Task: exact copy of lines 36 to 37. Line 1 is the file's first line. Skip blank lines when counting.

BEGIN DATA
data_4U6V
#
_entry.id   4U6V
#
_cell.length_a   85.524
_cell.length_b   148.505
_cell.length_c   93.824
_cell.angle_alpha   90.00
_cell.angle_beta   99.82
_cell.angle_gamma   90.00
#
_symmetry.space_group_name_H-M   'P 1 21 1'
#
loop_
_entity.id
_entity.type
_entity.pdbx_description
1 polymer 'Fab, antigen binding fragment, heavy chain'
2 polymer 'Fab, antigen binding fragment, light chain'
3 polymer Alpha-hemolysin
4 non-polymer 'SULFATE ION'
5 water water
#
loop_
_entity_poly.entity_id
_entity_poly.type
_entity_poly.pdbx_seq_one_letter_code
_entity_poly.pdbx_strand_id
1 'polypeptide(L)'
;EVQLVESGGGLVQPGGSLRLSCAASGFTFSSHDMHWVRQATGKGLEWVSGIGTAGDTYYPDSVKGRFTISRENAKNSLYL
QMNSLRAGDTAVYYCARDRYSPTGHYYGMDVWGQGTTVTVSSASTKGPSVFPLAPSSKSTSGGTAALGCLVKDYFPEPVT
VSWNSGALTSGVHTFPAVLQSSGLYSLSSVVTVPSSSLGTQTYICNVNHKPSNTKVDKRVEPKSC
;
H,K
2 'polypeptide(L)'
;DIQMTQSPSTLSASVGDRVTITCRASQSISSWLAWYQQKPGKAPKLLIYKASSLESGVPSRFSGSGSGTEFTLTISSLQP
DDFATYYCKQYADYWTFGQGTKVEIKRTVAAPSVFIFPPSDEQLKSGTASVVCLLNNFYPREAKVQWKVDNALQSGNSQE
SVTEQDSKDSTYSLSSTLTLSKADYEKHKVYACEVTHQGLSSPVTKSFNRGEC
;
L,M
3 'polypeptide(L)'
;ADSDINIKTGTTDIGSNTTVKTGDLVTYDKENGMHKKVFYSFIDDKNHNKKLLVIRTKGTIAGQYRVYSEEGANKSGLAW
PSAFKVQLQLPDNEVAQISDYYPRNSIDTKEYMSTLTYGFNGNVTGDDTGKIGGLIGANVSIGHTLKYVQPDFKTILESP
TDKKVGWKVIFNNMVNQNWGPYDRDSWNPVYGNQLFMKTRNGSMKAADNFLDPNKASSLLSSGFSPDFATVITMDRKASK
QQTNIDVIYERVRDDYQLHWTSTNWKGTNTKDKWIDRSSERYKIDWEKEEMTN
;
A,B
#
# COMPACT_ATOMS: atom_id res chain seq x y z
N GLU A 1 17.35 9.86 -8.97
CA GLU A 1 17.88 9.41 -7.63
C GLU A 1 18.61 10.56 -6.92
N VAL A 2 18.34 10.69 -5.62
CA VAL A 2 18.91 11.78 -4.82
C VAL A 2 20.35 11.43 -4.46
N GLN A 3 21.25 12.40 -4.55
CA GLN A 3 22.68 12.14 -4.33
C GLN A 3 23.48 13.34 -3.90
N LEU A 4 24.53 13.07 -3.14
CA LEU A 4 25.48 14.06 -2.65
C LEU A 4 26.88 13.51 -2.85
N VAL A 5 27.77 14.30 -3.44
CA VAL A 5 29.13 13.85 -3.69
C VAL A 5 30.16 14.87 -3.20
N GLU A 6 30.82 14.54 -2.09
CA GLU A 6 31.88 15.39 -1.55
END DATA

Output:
;DIQMTQSPSTLSASVGDRVTITCRASQSISSWLAWYQQKPGKAPKLLIYKASSLESGVPSRFSGSGSGTEFTLTISSLQP
DDFATYYCKQYADYWTFGQGTKVEIKRTVAAPSVFIFPPSDEQLKSGTASVVCLLNNFYPREAKVQWKVDNALQSGNSQE